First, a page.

In this article, I’ll answer a question that frequently comes up in my online courses, which is:
How do you upload a dataset (e.g.
tsv raw data files) to a remote server?
It’s a simple question and the answer is also very simple. But I get this from time to time, so I assume that this is a common problem for people who just got started learning data science. And here’s the answer!
This article is available in video format, too!
Local computer to remote server
The issue is simple.
You have your local computer, where you have a dataset — take this
example2.csv file — and you want to upload this to your remote data server.
I’ll show you two solutions for this problem:
- in the first one, I’ll use the command line (which I call the painful solution)
- in the second one, I’ll use Jupyter, which is a web application that I mainly use to prototype my Python code — but it’ll be very handy for this file-upload-issue, too.
Now, if you don’t know what a remote data server is or you don’t know what Jupyter is, check out my remote server setup tutorial first. In that article, I show you how you can install Python and SQL step-by-step to learn and practice data science in a real-life-like environment.
But if you have these already, then just follow me.
Upload a dataset using the command line
Let’s see the painful solution first. In this article, I’ll show you a solution that works on Mac and Linux only. But you can do similar things on Windows using PuTTY.
Either way, you don’t have to worry about it because I show this to you only to demonstrate how painful it is — so you can better appreciate the second solution that will work on all operating systems anyway. 😉
As a first step, open a Terminal window.
Right now, you are on your local computer. Go to the folder where you store your data file locally. For me, it’s
And here, I have
The next step is typing the actual command, which looks like this:
scp /Users/tomimester/Desktop/example/example.csv firstname.lastname@example.org:~/upload_demo/
Let’s break this down:
scpstands for secure copy protocol and it’s the copy command itself
- then you type your file name (
example.csv) — preferably with the full path included (
/Users/tomimester/Desktop/example/example.csv). Note: if you are already in the folder where your files are located, it’s fine to add just the file name without the full path.
- The next step is to specify where we want to copy it to. You have to add the details of your remote server, more specifically the user name and the IP address (for me it was
email@example.com) then a colon and a tilde character (
:~). These will specify that your file goes directly into your user’s folder on your remote server. And then you have to specify the exact folder you want to copy your file into (given that this folder exists on the server). For me, it’ll be the
upload_demofolder that I created before.
So all in all, you need:
- the copy command
- the file you want to copy
- and the destination on your remote server
Hit enter, type your password — and boom: the
example.csv file is uploaded!
Double-check your data file!
ssh to your server and go to the right folder, you’ll see that the file is there as it should be.
Well, this was only a small demo file — but you can upload bigger files, of course, using the
Anyways: from this point on, you can use your dataset for your projects that are done on your remote data server. Nice stuff!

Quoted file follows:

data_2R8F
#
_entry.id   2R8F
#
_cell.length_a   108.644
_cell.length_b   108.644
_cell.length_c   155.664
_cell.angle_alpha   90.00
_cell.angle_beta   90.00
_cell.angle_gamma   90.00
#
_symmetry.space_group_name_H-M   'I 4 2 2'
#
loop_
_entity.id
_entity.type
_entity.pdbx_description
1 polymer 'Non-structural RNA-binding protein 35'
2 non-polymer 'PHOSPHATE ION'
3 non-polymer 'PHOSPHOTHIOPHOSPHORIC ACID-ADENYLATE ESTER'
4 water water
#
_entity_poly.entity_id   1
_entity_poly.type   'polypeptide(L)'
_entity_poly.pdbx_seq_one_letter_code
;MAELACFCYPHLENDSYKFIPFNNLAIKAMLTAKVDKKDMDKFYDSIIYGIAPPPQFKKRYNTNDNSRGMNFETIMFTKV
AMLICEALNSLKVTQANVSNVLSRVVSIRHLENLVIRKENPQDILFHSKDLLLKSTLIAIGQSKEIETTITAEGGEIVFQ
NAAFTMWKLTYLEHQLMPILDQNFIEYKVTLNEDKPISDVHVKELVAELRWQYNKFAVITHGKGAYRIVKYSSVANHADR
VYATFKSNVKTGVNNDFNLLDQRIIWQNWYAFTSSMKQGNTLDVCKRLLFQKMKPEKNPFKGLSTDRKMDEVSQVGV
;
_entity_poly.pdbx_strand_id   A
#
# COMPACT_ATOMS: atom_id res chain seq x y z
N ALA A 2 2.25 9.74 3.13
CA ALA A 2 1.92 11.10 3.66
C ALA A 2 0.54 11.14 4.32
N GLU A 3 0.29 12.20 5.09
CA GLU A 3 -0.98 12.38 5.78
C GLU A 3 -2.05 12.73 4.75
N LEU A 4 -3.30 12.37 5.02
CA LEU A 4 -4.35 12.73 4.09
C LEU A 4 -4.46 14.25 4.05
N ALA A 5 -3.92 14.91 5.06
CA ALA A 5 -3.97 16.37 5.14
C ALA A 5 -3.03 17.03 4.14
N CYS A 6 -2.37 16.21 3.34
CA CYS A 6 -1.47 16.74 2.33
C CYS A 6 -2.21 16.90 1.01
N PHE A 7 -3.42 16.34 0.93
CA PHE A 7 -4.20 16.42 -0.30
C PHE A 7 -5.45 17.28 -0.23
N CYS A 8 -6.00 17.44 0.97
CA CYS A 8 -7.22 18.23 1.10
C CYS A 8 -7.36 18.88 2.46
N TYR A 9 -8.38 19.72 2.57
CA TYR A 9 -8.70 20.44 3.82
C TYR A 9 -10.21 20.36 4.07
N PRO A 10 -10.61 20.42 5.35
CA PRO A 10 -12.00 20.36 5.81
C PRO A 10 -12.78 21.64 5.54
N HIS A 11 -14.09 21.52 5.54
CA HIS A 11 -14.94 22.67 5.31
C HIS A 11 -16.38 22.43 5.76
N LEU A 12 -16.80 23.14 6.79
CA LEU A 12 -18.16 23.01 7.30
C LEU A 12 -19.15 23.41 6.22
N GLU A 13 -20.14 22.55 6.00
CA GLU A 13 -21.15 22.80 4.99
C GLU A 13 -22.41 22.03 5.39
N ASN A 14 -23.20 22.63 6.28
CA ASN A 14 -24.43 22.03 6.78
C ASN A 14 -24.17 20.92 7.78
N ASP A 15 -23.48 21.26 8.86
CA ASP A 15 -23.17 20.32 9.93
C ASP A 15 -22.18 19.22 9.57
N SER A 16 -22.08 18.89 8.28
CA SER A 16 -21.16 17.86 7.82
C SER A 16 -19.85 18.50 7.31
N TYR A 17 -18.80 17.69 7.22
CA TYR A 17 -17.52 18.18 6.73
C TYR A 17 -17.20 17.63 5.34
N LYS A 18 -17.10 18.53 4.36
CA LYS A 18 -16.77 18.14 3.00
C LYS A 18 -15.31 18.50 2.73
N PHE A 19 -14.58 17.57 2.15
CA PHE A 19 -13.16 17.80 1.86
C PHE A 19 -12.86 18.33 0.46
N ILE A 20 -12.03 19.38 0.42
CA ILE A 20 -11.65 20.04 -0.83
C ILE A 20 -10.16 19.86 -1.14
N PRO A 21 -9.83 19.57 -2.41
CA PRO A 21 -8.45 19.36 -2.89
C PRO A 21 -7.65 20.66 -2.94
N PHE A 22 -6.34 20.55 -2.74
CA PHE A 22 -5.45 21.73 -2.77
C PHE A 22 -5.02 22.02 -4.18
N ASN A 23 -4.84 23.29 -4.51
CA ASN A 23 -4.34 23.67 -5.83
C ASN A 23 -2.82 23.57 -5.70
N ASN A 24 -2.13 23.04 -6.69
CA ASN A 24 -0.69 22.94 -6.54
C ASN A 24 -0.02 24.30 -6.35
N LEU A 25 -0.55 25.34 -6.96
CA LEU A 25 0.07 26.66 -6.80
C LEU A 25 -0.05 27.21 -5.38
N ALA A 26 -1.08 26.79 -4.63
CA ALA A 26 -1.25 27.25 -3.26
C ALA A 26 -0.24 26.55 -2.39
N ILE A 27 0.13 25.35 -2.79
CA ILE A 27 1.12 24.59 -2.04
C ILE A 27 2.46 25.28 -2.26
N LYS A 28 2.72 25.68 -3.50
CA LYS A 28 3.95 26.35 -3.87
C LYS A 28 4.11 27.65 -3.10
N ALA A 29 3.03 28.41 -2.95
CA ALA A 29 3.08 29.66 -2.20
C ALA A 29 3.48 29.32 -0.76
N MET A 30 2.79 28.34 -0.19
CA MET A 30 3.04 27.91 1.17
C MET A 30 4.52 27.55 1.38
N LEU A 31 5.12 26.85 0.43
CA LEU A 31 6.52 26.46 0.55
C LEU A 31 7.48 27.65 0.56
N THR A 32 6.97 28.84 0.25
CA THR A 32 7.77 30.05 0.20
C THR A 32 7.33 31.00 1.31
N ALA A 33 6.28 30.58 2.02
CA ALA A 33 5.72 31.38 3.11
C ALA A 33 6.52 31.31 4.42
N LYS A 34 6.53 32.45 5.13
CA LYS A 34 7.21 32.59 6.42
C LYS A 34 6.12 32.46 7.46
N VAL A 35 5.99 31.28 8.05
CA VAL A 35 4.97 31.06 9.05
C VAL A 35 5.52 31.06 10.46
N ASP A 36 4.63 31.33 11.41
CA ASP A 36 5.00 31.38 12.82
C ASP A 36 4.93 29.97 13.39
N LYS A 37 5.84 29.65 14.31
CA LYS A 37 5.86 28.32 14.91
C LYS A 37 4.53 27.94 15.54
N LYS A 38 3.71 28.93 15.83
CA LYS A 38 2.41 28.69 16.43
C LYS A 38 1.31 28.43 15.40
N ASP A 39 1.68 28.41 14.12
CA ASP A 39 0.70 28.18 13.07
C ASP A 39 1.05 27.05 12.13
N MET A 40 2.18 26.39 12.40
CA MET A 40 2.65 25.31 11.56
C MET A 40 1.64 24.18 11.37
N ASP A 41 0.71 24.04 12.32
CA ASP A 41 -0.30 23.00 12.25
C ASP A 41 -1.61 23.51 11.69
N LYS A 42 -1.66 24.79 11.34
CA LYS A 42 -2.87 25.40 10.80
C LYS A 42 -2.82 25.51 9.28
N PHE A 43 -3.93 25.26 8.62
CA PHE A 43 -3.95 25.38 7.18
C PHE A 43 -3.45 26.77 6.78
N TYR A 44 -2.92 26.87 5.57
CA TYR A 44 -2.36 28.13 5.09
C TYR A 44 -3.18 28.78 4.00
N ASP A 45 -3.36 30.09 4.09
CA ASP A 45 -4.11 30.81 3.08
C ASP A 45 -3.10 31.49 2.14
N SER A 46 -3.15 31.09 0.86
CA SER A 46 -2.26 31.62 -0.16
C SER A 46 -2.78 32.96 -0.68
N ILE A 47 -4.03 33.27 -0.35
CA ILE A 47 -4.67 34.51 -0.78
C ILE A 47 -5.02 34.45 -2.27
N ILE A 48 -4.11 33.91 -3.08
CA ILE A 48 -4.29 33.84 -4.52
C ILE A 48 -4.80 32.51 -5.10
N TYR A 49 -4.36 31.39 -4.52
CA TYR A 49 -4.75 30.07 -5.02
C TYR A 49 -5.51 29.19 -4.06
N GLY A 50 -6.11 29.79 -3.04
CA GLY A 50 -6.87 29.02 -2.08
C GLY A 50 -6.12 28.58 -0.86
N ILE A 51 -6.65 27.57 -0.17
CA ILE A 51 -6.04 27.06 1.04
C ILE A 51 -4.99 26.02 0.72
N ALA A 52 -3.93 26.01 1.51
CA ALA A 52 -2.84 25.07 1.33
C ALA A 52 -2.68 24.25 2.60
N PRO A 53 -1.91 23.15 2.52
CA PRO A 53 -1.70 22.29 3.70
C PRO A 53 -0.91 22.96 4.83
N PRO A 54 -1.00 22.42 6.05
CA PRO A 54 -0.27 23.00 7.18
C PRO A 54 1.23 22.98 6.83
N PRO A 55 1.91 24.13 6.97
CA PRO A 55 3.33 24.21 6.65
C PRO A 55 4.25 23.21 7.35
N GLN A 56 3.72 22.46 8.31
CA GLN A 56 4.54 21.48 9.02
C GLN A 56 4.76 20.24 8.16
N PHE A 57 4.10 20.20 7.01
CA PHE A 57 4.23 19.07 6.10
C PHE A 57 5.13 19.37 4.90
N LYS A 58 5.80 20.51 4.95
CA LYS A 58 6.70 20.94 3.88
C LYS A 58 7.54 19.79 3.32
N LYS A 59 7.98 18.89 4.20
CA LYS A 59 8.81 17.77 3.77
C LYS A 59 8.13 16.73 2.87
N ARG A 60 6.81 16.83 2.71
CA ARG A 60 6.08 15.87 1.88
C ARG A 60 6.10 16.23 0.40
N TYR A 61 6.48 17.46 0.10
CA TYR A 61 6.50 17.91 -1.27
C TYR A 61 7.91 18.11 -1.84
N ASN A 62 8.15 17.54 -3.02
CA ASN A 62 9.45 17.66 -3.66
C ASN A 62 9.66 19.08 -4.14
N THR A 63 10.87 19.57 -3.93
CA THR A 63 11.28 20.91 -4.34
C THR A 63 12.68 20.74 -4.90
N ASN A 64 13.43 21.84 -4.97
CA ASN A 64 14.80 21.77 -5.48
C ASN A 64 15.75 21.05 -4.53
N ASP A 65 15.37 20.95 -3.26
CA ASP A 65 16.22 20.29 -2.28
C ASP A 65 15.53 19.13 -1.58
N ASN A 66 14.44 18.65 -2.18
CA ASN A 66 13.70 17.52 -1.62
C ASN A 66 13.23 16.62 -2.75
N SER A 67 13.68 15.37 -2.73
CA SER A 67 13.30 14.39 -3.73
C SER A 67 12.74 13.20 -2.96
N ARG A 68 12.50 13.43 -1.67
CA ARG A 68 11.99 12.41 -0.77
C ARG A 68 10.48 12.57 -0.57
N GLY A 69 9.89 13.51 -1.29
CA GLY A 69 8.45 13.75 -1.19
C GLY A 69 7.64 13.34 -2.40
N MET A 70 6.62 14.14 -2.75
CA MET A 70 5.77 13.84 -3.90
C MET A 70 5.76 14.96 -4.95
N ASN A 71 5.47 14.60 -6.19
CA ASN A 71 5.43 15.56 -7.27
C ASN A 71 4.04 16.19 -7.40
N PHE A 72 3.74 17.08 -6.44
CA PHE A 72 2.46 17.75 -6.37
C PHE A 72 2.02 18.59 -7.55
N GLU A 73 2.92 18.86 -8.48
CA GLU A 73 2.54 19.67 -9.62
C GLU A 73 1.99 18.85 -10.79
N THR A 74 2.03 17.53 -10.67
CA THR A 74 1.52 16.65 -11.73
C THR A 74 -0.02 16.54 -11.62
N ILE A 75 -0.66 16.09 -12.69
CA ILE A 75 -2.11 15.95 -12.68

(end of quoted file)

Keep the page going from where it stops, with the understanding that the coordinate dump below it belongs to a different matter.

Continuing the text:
Okay, so this is how you can upload a data file to your data server via the command line. (At least on Mac and Linux, but again: this can be done using PuTTY on windows.)
As I said, I find this process a bit painful, at least compared to the second solution, which is a point-and-click solution and also works on all operating systems.
Upload a dataset using Jupyter
For this second solution, you’ll need Jupyter installed to your remote server already.
I assume that you have this — as most people who learn data science and Python prefer to do that using Jupyter Notebooks. But if you don’t, check out the server setup tutorial I mentioned before.
Anyways, if you have Jupyter on your remote server, then, as a first step, open Terminal (or PuTTY) and log in to your server.
And once you are logged in, you can start Juptyer using the:
jupyter notebook --browser any
Once it’s running, go to a browser window (e.g. open a Google Chrome) and type
[your server's IP]:8888. (Just as we do all the time when running a Jupyter notebook.)
For me it’s going to be:
Note: You’ll also copy-paste your token from Terminal — or type your password if you have one already set up.
The good thing is that in Jupyter you can pretty much upload your file in the point-and-click way — because in the top right corner, there is an UPLOAD button. How convenient is that?
So just click to your folder called
Here, you’ll find the file that you’ve uploaded via the command line already.
And upload the
example2.csv file by clicking the Upload button (in the top right corner), then select example2.csv in the window that pops up…
And then a new row shows up in your file list — just click Upload again to finalize the uploading process.
And there is your
example2.csv dataset uploaded to your data server!
Very very simple, just as I promised!
Okay, that’s it, this is the simplest way to upload your datasets to a remote server… well, at least, if you are a data scientist using Jupyter.
If not, you can still take advantage of the first method and use
scp — but again to be honest, I don’t really use that method any more, because the Jupyter one is much, much more convenient.
- If you want to learn more about how to become a data scientist, take my 50-minute video course: How to Become a Data Scientist. (It’s free!)
- Also check out my 6-week online course: The Junior Data Scientist’s First Month video course.